Thursday, 27 February 2014

The Siren of the Red Island

In June 2013, my wife and I hired this yellow pedal boat and embarked on a journey to a nearby rocky islet near the Bodrum peninsula. We were on an adventure with an artistic twist.

The island loomed closer as we pedaled. Bright yellow bushes and a cactus patch became visible. We nicknamed this island "the red island" due to its crimson volcanic rocks.

A view after our landing. The reddish volcanic stones that made up this island were unique - the nearby bay had no rocks of this colour or composition.

The coast of the islet that faced the open sea was made up of wind-and-wave-swept rocks of a greyish colour.

We saw this unfortunate seagull that had swallowed a fishing line and died - a poignant reminder of the casual evil brought about by people's everyday activities.

An interesting detail was this colourful, succulent plant that had barely held on to life among the volcanic rocks. It had even managed sprout flowers!

 But we weren't on the island just to explore. I'd been coming to this island repeatedly over the past few years, and was convinced that a smooth, wall-like section of the rock on its seaward side would make an ideal spot for a rock painting.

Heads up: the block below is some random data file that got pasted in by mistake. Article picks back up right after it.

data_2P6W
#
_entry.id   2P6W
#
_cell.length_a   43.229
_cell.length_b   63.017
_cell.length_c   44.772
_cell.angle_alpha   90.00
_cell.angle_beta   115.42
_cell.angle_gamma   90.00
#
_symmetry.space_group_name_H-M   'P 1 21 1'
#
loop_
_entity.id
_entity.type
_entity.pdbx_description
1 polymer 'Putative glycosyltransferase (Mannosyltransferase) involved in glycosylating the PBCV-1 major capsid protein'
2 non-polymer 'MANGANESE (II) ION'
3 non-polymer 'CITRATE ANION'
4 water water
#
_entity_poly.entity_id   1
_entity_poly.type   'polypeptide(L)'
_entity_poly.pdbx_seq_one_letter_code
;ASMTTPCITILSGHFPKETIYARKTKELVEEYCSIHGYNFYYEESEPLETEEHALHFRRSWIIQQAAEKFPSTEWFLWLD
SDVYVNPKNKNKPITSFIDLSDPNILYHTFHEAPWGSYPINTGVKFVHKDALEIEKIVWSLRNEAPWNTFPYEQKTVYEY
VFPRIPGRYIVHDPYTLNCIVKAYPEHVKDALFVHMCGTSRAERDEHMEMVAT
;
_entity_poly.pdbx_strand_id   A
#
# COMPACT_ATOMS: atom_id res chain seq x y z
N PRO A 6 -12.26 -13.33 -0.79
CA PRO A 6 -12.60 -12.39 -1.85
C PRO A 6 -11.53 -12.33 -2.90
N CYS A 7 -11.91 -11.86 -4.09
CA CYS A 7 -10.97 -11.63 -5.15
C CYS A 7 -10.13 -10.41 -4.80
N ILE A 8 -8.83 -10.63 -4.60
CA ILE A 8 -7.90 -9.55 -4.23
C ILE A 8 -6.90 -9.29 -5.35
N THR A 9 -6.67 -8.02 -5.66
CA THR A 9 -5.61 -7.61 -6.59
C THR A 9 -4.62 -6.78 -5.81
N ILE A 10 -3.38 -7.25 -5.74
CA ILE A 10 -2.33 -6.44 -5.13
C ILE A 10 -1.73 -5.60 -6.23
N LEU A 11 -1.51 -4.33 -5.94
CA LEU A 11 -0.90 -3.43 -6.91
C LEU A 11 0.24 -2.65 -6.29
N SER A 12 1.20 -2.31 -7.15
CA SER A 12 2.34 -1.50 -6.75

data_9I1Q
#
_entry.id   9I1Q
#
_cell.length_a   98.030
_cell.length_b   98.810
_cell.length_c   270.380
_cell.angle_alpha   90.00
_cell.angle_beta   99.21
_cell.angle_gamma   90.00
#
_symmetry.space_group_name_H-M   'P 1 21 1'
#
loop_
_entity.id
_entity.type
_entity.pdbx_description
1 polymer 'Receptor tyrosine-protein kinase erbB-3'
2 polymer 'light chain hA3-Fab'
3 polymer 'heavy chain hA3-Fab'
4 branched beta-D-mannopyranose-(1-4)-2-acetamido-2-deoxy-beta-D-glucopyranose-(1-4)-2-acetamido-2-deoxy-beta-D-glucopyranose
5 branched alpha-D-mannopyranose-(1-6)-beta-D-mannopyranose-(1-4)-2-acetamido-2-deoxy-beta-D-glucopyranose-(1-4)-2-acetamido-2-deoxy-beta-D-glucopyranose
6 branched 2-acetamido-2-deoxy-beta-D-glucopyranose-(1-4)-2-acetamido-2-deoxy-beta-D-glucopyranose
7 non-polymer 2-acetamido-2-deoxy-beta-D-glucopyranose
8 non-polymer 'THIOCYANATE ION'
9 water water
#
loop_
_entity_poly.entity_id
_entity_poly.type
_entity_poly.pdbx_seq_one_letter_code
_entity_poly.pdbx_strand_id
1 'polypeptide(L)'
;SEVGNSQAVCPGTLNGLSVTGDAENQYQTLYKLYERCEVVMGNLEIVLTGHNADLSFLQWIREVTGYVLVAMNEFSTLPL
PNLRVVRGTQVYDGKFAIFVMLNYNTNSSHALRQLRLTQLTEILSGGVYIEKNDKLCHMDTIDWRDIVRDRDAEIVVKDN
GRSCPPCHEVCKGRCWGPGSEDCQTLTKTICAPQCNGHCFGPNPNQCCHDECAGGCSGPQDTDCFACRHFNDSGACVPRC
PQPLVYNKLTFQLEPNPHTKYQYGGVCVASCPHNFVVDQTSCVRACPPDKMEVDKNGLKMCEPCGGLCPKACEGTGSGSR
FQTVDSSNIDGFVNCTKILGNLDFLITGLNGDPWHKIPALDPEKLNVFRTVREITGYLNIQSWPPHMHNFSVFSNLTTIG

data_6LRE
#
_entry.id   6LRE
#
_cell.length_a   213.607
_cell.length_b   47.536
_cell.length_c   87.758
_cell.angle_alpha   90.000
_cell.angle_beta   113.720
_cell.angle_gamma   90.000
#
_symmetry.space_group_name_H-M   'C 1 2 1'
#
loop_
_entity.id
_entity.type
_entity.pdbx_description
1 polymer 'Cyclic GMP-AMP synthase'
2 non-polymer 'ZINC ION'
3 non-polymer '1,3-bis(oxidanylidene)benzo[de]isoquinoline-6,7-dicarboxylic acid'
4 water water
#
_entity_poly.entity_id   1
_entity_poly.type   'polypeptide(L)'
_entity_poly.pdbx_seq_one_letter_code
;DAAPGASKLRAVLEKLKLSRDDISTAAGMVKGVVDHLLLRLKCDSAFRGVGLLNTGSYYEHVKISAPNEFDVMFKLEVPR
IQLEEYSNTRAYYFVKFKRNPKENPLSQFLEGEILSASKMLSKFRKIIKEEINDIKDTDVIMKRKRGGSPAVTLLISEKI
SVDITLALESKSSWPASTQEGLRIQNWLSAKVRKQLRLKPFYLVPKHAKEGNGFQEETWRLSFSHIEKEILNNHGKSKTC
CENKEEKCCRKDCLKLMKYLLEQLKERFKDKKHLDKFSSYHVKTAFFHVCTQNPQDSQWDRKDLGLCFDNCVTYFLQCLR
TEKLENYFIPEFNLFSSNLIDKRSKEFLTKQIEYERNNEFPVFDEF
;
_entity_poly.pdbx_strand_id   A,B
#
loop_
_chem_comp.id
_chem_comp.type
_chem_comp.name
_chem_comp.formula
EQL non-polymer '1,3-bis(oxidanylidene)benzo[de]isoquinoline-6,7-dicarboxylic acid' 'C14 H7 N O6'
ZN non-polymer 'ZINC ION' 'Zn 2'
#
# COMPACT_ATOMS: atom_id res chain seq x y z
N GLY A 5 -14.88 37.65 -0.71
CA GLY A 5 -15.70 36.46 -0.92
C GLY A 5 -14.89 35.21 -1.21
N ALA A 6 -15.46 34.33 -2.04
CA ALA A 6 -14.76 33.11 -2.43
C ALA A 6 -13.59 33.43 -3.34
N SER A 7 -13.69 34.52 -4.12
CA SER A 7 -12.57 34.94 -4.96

I unpacked some buckets of paint and brushes I'd brought along for this purpose, and got to work under the blistering sun. My wife was kind enough to wait for me and photograph my progress.

I wanted to decorate the rock with a large, siren-like monster. The eyes were the first...

...followed by the head.

In less than half an hour, the body, head and the arms of the Siren took form.

When the basic form was done, I gave the Siren a speckling of "stars," made by daubs of white paint from my thumbs. All paints used in this piece were water-based and biodegradable.

A few more touches, and it was ready! Notice how quickly my face got burned in the blistering Aegean sun.

We left the Siren there, facing the open sea between Turkey's Aegean coast and the waters of Greece. I hoped to visit it again next summer, and see how it had fared through the winter.

You can see the Siren at these coordinates. If you see it, can you send me a photo as well?

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